A cylindrical datum feature is always associated with two theoretical planes intersecting at right angles on the datum axis. The datum of a cylindrical surface is the axis of the true geometric counterpart of the datum feature (for example, the actual mating envelope or the virtual condition boundary), and simulated by the axis of a cylinder in the processing equipment. This axis serves as the origin of measurement from which other features of the part are located. See Figs. 4-5. 4-11, and 4-12.
188.8.131.52 Cylindrical Datum Feature. Figure 4-5 illustrates a part having a cylindrical datum feature.
Primary datum feature K relates the part to the first datum plane. Since secondary datum feature M is cylindrical, it is associated with two theoretical planes, the second and third in a three-plane relationship.
184.108.40.206 Datum Axis and Two Planes. These two theoretical planes are represented on a drawing by center lines crossing at right angles, as in Fig. 4-5(a)- The intersection of these planes coincides with the datum axis. See Fig. 4-5(b). Once established, the datum axis becomes the origin for related dimensions while the second and third planes indicate the direction of measurements.
220.127.116.11 Orientation of Two Planes. In Fig. 4-5, the rotational orientation of the second and third planes of the datum reference frame is not specified, as rotation of the pattern of holes about the datum axis has no effect on the function of the part. In such cases, only two datum features are referenced in the feature control frame:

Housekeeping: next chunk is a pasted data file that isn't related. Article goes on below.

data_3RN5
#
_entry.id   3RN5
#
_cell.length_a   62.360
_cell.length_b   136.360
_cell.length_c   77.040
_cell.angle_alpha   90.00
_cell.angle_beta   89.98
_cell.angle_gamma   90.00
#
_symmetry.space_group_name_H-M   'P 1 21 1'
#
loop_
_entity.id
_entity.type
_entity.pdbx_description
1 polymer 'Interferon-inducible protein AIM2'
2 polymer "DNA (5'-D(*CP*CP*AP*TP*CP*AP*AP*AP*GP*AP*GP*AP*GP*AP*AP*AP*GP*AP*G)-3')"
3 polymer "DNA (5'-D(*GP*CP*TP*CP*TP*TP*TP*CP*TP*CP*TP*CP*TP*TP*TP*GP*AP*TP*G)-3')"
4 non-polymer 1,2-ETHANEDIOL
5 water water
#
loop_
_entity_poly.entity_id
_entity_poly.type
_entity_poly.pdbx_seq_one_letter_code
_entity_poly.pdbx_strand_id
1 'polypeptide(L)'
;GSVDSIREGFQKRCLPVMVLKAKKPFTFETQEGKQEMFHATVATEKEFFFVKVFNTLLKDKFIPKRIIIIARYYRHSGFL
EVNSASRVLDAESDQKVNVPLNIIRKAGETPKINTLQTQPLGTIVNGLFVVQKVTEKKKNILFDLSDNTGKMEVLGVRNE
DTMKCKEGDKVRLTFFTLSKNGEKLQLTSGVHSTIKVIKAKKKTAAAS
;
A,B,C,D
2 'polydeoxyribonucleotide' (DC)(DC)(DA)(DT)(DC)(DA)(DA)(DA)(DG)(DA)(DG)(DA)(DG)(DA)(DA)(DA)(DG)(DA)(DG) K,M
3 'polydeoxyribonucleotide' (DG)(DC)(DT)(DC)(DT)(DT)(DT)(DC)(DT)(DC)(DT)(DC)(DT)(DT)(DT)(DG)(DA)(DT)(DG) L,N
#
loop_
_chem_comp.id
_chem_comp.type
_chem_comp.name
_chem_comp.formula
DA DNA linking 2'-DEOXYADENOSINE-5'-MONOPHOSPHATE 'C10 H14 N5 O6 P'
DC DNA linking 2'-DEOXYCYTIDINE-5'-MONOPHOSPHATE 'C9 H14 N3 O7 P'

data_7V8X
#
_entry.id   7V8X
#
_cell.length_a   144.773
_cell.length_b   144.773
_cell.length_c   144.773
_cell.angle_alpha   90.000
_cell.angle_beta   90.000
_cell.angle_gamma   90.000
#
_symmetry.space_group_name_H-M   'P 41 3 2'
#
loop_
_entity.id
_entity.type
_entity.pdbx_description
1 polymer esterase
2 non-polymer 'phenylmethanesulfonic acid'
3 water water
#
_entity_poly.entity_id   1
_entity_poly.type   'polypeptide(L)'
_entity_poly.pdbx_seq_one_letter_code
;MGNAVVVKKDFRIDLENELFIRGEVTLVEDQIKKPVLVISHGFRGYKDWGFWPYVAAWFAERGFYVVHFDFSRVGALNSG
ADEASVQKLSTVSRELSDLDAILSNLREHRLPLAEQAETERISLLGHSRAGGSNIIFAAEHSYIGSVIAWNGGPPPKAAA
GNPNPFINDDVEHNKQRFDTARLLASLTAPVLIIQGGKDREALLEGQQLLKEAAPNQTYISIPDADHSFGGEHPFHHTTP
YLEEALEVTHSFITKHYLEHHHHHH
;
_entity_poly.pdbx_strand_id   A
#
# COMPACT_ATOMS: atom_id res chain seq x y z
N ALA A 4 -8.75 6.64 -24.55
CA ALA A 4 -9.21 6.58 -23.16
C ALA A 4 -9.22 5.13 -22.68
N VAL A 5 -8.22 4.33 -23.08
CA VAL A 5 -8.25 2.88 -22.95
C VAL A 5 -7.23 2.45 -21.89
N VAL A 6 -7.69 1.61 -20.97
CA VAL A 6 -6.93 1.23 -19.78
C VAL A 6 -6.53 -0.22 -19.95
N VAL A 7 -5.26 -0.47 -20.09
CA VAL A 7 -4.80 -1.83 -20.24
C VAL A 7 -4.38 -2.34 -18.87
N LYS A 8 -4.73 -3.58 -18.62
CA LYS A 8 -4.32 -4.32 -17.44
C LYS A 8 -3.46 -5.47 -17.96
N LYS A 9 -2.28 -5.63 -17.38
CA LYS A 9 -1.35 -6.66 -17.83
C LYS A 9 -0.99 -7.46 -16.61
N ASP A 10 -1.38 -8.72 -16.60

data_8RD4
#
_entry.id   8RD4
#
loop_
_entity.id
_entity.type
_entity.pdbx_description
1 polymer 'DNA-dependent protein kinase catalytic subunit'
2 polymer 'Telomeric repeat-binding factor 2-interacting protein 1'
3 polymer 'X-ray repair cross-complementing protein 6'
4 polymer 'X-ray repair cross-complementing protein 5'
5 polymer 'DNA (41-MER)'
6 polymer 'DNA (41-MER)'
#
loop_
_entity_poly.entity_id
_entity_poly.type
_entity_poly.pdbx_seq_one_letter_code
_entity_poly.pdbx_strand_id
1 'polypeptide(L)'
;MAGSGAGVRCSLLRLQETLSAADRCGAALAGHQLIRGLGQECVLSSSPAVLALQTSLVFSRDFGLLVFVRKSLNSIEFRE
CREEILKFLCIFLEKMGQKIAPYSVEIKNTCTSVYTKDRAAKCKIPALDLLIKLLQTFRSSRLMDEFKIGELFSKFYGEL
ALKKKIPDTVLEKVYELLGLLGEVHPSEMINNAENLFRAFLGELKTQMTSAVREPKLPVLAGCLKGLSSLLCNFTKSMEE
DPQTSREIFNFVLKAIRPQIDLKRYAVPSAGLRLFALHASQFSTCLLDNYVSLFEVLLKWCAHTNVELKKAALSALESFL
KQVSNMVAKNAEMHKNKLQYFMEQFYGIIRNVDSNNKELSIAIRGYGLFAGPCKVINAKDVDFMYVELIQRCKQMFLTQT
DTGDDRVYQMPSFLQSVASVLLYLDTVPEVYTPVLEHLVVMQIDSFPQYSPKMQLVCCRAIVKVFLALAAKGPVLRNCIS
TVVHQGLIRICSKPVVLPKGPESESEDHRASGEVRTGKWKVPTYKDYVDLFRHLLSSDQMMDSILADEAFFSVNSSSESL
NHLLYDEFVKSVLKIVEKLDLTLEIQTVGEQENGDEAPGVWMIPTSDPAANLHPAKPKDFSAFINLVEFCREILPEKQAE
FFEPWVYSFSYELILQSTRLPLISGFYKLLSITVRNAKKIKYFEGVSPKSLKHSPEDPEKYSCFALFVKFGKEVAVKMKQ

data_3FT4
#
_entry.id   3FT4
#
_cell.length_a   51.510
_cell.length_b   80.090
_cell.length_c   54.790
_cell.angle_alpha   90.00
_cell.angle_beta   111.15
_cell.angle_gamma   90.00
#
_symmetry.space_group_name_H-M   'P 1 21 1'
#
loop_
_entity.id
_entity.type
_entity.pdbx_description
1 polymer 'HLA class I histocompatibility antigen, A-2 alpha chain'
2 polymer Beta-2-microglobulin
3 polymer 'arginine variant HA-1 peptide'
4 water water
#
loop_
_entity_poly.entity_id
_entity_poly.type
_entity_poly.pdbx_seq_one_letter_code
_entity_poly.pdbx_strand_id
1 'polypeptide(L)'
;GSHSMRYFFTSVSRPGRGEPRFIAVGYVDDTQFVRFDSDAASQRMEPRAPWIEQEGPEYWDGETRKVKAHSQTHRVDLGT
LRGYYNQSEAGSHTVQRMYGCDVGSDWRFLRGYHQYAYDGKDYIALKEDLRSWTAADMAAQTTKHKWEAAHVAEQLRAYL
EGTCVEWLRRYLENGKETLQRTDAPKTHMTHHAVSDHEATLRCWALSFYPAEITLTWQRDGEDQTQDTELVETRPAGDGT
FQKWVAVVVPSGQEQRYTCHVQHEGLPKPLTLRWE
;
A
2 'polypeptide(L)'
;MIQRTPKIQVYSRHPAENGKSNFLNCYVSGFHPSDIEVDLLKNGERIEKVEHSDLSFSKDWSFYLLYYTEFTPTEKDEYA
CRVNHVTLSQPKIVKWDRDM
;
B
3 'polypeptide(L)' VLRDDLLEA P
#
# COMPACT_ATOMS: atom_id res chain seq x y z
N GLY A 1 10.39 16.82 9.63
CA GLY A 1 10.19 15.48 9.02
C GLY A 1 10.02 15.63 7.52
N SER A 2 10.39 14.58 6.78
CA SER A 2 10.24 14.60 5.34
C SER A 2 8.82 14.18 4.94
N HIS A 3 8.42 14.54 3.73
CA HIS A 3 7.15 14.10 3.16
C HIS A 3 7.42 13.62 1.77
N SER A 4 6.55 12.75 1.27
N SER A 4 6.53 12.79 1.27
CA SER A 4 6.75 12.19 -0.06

(a) primary datum feature K, that establishes a datum plane; and
(b) secondary datum feature M, that establishes a datum axis perpendicular to datum plane K. This axis is the intersection of the second and third datum planes.
4.4.3 Rotational Orientation. To establish rotational orientation of two planes about a datum axis, a third or tertiary datum feature is referenced in the feature control frame.
(a) Figure 4-6 illustrates rotational orientation of the two planes intersecting through shaft B, the secondary datum feature, established by the center plane of slot C, the tertiary datum feature. Figure 4-7 iDus-trates the development of the theoretical datum reference frame for the positional tolerance of the three holes in Fig. 4-6.
(b) Figure 4-8 illustrates rotational orientation of the two planes intersecting through hole B, the secondary datum feature. Orientation is established by the width of hole C, the tertiary datum feature. Figure 4-9 illustrates the development of the theoretical datum reference frame for the positional tolerance of the other holes applied in Fig. 4-8.
Was this article helpful?